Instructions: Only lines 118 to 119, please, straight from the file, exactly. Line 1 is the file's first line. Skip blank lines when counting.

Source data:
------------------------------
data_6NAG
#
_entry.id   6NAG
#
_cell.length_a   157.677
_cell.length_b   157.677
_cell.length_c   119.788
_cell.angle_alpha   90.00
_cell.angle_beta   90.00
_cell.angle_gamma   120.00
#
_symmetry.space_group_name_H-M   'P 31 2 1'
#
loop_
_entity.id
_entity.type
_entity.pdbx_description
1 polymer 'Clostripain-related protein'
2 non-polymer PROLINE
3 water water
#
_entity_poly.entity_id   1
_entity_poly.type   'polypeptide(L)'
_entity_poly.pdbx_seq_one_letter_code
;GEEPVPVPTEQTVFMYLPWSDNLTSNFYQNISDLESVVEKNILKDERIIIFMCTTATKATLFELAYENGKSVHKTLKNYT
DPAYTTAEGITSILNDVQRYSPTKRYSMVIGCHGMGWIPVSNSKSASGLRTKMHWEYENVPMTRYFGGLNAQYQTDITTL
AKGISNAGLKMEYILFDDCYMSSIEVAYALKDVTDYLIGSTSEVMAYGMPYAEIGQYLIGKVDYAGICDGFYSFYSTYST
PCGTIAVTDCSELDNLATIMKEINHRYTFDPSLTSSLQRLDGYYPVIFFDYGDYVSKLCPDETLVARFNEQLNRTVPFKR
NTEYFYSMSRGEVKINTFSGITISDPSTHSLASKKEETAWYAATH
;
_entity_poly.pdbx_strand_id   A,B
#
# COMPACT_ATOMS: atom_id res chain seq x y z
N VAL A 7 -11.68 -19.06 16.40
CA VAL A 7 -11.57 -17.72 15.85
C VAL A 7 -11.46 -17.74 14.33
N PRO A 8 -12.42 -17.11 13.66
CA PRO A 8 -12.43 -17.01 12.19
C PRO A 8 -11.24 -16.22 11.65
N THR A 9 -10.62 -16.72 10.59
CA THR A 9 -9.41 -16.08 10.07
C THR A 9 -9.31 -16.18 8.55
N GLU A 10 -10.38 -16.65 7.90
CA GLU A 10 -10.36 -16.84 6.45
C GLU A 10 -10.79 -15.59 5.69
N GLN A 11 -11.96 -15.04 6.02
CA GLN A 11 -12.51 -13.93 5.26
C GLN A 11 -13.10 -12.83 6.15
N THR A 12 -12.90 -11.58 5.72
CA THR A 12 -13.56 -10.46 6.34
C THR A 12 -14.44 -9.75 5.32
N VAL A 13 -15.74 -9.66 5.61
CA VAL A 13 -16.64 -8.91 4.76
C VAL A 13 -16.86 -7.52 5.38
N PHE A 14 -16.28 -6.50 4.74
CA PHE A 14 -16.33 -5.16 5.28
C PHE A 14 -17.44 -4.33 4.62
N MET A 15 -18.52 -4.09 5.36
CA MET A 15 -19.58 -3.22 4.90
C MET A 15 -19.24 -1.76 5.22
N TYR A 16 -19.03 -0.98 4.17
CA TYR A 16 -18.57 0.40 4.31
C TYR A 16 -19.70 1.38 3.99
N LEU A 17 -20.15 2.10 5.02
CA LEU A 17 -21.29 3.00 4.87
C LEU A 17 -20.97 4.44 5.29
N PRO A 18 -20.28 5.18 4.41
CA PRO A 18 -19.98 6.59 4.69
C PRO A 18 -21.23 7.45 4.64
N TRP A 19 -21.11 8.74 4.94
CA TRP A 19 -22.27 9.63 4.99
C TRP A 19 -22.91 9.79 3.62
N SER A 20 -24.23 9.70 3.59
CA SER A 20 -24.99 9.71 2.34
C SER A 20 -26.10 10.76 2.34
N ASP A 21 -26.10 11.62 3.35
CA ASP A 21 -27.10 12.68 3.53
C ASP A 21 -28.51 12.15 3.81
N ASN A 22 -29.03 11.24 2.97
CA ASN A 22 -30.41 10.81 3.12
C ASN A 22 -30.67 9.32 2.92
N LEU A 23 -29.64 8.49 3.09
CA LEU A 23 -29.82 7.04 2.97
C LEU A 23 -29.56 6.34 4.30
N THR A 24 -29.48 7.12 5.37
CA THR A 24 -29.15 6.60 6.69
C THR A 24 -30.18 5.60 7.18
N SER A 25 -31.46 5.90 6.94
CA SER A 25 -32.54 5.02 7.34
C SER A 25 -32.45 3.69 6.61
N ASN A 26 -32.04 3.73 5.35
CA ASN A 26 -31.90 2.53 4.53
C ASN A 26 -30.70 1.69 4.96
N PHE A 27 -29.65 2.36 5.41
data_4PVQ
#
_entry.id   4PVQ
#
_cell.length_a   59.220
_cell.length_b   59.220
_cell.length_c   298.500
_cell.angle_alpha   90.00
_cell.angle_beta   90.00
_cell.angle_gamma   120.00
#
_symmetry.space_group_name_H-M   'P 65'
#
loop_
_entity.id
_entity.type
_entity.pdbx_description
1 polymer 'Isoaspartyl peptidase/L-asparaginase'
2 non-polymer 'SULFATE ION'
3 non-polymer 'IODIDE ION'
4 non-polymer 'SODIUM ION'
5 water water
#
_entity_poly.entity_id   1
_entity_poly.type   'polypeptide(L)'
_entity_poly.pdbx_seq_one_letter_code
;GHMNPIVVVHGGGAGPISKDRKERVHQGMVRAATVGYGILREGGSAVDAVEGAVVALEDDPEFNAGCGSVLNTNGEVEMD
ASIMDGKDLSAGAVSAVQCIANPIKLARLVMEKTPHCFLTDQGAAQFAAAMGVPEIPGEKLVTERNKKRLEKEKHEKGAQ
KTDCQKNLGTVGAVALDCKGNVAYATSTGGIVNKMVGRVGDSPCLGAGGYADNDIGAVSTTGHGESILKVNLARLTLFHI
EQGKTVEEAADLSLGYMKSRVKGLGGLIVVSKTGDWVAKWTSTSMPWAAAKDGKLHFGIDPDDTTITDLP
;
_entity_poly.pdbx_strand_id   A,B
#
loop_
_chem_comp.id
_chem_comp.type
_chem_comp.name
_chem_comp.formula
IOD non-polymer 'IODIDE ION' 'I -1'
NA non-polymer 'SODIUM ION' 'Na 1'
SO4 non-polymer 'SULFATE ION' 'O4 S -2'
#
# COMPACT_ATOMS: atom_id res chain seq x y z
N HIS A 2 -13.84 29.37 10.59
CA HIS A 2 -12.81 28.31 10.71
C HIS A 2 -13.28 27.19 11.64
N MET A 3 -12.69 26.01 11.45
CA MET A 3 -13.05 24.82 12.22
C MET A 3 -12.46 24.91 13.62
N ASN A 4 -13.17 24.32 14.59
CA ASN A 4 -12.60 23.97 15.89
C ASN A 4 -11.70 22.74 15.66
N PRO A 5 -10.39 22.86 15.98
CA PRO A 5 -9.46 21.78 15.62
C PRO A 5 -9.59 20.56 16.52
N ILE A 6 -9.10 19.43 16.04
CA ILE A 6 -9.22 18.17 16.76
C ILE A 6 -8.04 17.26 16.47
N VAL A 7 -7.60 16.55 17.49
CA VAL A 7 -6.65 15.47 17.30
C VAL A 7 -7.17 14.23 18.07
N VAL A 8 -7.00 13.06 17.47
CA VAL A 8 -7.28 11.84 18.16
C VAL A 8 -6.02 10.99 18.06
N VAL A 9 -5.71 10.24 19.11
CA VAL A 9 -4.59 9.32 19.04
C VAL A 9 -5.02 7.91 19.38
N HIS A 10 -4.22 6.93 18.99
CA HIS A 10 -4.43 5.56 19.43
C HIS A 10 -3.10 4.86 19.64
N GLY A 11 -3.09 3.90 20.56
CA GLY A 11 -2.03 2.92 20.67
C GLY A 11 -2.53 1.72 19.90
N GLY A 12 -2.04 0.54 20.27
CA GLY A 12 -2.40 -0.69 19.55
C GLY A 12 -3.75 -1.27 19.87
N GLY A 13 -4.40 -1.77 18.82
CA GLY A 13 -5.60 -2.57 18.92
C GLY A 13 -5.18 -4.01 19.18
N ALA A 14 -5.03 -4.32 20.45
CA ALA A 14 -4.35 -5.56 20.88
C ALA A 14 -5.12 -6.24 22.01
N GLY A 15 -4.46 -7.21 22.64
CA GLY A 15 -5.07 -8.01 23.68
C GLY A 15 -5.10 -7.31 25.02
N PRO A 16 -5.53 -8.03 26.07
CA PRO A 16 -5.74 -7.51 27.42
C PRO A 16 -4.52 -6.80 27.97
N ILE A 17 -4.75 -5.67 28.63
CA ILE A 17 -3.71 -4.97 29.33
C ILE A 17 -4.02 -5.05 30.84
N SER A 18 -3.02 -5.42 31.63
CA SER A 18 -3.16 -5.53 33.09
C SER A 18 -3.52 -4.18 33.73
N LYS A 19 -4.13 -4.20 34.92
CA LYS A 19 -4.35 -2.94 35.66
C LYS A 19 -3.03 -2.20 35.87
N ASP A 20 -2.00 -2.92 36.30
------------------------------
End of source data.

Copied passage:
_entity_poly.entity_id   1
_entity_poly.type   'polypeptide(L)'